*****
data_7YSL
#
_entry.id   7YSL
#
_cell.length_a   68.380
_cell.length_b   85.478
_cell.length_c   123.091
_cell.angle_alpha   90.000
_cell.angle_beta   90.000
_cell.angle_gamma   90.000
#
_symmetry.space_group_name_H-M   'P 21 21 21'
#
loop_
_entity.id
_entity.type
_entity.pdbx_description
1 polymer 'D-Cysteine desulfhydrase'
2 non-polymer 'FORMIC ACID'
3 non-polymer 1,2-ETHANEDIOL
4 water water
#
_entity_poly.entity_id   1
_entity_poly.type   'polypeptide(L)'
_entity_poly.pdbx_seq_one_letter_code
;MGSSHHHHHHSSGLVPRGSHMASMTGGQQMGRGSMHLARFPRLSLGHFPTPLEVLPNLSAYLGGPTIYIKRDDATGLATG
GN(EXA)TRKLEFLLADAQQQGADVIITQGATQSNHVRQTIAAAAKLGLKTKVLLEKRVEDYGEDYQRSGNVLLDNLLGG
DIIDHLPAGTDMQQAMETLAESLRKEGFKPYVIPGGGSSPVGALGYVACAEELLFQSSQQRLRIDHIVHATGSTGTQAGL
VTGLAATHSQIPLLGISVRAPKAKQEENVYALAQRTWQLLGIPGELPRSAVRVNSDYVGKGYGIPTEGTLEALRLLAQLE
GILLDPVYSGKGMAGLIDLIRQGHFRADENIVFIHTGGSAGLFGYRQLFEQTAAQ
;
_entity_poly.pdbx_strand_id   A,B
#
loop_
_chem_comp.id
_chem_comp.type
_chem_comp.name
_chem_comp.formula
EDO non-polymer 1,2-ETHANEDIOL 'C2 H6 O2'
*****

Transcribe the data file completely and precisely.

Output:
data_7YSL
#
_entry.id   7YSL
#
_cell.length_a   68.380
_cell.length_b   85.478
_cell.length_c   123.091
_cell.angle_alpha   90.000
_cell.angle_beta   90.000
_cell.angle_gamma   90.000
#
_symmetry.space_group_name_H-M   'P 21 21 21'
#
loop_
_entity.id
_entity.type
_entity.pdbx_description
1 polymer 'D-Cysteine desulfhydrase'
2 non-polymer 'FORMIC ACID'
3 non-polymer 1,2-ETHANEDIOL
4 water water
#
_entity_poly.entity_id   1
_entity_poly.type   'polypeptide(L)'
_entity_poly.pdbx_seq_one_letter_code
;MGSSHHHHHHSSGLVPRGSHMASMTGGQQMGRGSMHLARFPRLSLGHFPTPLEVLPNLSAYLGGPTIYIKRDDATGLATG
GN(EXA)TRKLEFLLADAQQQGADVIITQGATQSNHVRQTIAAAAKLGLKTKVLLEKRVEDYGEDYQRSGNVLLDNLLGG
DIIDHLPAGTDMQQAMETLAESLRKEGFKPYVIPGGGSSPVGALGYVACAEELLFQSSQQRLRIDHIVHATGSTGTQAGL
VTGLAATHSQIPLLGISVRAPKAKQEENVYALAQRTWQLLGIPGELPRSAVRVNSDYVGKGYGIPTEGTLEALRLLAQLE
GILLDPVYSGKGMAGLIDLIRQGHFRADENIVFIHTGGSAGLFGYRQLFEQTAAQ
;
_entity_poly.pdbx_strand_id   A,B
#
loop_
_chem_comp.id
_chem_comp.type
_chem_comp.name
_chem_comp.formula
EDO non-polymer 1,2-ETHANEDIOL 'C2 H6 O2'